When most people think about beekeeping, the big harvest is for the honey. Another byproduct of honeybees is of course beeswax. Beeswax is popularly used in candles, soaps, beauty products, and even as a wood finish. To obtain clean, pure beeswax, it is actually quite a laborious process.
Step 1: Scrapped Comb & Burr Comb Savings
It all starts during the honey extraction process. First, in effort to expose the honey, the wax caps are cut or scrapped off each cell. I like to scrap them into a tupperware container to collect them for later.
Step 2: Equipment Needed
What I used for this was:
- a cheap styrofoam cooler
- a large ziploc container
- a sheet of acrylic (or plexiglass)
- aluminum foil
- duct tape
- a paint strainer (or panty hose)
Step 3: Strainer on Container
I put the ziploc container in the strainer and tied the end off. The top needs to be pretty tight to prevent the wax on top from sagging into the melted wax.
Step 4: Line With Tin Foil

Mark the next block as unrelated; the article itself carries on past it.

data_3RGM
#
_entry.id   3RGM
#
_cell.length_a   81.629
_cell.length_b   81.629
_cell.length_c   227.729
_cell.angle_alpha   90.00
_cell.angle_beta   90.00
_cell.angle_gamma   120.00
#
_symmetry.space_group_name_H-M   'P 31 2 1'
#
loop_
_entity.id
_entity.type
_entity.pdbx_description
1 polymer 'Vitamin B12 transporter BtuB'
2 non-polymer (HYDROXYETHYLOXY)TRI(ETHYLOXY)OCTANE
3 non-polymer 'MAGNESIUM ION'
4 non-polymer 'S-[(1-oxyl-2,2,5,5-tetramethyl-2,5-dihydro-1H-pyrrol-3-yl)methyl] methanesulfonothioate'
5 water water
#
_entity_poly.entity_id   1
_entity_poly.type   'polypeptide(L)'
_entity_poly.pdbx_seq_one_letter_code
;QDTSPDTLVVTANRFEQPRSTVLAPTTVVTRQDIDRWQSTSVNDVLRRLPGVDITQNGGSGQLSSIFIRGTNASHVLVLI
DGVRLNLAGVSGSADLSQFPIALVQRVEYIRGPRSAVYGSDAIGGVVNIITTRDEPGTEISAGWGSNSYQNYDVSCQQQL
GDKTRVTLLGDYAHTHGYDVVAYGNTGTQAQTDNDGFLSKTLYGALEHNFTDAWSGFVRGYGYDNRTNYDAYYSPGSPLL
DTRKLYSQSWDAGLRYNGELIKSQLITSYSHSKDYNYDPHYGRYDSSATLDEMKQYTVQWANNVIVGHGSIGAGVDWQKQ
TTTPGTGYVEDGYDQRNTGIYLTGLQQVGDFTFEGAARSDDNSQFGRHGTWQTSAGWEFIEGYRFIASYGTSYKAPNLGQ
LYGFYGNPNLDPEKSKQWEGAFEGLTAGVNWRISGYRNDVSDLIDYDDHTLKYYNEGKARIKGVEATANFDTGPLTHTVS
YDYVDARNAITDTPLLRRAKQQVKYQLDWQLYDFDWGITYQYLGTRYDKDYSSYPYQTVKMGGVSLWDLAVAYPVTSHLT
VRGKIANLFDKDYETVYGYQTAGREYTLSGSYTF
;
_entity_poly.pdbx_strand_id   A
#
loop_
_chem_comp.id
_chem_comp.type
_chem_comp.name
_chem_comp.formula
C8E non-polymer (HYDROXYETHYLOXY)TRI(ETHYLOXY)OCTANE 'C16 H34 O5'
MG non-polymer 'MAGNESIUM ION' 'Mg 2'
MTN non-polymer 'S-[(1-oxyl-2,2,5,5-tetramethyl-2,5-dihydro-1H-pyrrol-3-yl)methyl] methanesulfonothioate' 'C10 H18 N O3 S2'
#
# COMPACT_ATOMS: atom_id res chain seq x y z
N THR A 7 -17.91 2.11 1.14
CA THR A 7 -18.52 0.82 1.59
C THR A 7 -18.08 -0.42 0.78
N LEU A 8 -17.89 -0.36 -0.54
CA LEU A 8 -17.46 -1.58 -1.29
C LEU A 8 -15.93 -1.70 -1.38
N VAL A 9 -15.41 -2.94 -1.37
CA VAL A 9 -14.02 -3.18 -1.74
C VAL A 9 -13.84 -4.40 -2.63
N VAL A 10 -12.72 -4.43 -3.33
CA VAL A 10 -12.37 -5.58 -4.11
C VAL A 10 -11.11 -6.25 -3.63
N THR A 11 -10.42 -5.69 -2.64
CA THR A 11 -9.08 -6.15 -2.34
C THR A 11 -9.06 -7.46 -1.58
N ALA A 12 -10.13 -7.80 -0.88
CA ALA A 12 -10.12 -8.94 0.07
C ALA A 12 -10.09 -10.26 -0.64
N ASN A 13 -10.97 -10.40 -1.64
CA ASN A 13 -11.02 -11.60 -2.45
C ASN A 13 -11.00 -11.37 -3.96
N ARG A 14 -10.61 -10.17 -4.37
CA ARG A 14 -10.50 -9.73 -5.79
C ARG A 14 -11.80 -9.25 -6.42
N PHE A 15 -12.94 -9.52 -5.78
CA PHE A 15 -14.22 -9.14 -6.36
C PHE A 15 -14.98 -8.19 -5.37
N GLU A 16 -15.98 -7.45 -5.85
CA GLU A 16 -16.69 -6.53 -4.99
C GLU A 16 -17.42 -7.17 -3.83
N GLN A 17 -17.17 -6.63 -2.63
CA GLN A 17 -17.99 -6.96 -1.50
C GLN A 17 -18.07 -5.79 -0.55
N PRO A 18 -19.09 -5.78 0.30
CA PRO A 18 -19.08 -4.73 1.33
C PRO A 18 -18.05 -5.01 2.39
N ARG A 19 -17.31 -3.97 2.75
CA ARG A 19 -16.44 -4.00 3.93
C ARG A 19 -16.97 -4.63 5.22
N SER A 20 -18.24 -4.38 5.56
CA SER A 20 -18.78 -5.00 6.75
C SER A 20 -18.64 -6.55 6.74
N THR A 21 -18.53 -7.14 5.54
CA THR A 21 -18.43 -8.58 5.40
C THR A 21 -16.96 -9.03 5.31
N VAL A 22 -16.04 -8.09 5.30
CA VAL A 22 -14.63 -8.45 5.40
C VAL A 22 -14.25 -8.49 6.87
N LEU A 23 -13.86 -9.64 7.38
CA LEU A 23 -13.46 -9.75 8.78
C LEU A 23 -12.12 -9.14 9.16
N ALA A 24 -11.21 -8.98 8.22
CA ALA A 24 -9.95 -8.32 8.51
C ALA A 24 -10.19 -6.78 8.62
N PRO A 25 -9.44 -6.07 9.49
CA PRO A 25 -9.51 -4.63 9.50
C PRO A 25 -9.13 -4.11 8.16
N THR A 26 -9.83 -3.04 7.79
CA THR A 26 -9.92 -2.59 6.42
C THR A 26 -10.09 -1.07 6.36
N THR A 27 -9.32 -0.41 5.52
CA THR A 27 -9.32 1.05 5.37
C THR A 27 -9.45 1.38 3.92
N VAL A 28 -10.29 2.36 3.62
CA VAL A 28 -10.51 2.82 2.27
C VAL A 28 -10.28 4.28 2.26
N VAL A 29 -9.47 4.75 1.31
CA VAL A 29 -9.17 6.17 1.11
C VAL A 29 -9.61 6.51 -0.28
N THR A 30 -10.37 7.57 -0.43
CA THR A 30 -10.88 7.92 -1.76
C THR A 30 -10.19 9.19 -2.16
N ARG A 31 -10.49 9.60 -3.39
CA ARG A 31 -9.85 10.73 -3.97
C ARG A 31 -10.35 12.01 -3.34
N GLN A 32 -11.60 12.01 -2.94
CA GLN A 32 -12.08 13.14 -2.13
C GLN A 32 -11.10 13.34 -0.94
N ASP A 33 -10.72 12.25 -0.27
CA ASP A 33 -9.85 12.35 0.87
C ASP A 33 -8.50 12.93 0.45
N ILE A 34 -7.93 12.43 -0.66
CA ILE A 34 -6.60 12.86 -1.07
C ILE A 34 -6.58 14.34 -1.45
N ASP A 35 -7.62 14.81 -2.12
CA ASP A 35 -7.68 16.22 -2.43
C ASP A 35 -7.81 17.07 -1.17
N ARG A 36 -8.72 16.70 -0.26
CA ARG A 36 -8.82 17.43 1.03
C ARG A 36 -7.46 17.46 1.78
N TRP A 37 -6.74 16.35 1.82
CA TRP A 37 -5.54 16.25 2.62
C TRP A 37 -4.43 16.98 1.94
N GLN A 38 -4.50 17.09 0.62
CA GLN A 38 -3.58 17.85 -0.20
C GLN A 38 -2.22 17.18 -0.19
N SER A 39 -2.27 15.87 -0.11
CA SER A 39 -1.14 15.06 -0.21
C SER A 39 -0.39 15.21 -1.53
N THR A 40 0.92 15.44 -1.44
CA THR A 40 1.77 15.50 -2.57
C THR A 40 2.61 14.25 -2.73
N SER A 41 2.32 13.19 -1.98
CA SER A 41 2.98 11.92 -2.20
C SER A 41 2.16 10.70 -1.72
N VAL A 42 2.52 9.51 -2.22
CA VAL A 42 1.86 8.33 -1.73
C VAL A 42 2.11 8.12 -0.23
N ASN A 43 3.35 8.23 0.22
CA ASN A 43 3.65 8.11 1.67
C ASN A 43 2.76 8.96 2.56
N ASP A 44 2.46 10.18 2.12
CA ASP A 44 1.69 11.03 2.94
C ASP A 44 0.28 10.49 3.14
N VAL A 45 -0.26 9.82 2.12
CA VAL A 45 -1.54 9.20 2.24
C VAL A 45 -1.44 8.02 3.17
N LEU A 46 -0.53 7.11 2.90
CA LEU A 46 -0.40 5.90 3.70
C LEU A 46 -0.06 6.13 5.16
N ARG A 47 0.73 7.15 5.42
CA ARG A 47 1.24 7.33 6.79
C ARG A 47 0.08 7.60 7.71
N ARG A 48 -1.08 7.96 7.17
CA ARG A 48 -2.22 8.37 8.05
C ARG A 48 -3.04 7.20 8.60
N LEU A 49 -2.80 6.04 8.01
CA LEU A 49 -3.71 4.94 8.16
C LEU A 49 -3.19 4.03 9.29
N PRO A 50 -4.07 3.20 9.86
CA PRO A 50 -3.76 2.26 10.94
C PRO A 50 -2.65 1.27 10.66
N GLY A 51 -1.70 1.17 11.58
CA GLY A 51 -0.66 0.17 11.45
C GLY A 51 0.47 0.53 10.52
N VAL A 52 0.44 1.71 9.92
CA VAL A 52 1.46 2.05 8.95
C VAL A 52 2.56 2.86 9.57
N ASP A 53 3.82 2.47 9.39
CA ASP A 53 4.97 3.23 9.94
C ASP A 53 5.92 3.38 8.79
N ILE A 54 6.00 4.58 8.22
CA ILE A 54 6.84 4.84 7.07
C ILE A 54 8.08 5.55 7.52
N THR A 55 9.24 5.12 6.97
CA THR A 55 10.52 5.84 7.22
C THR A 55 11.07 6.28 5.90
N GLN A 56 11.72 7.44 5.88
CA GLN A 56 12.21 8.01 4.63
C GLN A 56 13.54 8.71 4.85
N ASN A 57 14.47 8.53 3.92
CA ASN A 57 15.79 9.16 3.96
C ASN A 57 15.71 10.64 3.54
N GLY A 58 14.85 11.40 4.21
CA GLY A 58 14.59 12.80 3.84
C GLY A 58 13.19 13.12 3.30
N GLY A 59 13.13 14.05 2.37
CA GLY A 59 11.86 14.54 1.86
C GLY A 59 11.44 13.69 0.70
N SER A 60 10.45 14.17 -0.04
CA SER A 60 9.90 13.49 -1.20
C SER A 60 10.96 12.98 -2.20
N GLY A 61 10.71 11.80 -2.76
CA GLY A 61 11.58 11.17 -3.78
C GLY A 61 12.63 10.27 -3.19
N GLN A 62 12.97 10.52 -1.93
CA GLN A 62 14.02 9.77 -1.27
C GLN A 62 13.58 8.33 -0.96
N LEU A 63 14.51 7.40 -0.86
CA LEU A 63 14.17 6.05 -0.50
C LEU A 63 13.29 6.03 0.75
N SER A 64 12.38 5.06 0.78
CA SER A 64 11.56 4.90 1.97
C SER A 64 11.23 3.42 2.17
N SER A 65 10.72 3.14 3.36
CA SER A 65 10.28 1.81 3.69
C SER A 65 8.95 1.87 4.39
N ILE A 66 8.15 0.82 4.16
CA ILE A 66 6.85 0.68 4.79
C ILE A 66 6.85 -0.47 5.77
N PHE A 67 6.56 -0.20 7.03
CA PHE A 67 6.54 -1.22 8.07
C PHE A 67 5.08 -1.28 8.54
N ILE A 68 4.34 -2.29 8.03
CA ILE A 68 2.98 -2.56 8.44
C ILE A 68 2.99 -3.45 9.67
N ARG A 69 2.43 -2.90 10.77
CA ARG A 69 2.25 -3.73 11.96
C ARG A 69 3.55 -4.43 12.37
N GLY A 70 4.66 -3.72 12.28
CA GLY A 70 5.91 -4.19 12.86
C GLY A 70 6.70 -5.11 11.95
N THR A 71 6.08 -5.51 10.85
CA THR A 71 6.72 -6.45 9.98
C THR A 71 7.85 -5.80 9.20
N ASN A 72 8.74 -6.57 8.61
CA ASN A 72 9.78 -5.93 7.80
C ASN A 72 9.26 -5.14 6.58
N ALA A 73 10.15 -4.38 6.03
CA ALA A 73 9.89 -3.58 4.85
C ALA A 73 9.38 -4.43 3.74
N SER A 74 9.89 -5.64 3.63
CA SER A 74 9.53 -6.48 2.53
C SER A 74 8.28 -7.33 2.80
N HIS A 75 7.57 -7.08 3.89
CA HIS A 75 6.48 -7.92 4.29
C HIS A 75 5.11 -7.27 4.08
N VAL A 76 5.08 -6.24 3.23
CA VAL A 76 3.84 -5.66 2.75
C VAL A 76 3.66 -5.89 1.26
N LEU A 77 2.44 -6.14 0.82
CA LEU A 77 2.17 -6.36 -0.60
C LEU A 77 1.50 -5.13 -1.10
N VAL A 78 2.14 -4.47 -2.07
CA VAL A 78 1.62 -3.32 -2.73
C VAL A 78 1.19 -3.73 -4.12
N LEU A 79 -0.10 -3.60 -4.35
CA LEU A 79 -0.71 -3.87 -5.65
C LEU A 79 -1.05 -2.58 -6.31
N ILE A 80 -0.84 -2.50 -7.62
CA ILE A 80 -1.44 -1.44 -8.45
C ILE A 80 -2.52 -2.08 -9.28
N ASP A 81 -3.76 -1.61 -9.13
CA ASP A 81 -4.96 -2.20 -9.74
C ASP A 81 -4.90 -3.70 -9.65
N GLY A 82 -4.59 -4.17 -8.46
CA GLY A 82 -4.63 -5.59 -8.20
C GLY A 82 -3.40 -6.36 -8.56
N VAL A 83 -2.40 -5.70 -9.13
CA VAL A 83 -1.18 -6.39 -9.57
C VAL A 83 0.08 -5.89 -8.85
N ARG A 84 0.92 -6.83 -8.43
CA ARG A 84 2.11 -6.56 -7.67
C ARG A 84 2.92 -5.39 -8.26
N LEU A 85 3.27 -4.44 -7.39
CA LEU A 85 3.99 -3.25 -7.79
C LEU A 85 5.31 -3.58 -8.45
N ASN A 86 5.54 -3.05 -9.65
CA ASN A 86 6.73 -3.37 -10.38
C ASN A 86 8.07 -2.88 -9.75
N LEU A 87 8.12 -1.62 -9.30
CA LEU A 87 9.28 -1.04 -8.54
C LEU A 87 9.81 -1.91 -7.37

I then lined the styrofoam cooler with tin foil to reflect the sun’s rays.
Step 5: Fill With Beeswax
I put as much beeswax as I could fit on top of the strainer and into the cooler. Then I cut the acrylic sheet down to size to act as the lid for the cooler, allowing sun rays in.
Step 6: Sealing
By duct taping the acrylic to the cooler, you will have created a sun oven.
Step 7: Sun at Work..
Depending on your region, there are many hot summer days that are perfect for this.
Step 8: Filtered Waste
Here you can see the mesh has filtered out all of the old wax, pollen residue, and any bee parts that were stuck in the wax.
Step 9: Honey & Wax
As we see on the inside, it appears we have some clean wax and dark honey!
Step 10: Pure Yellow Beeswax
Now you have some pure yellow beeswax and some additional honey!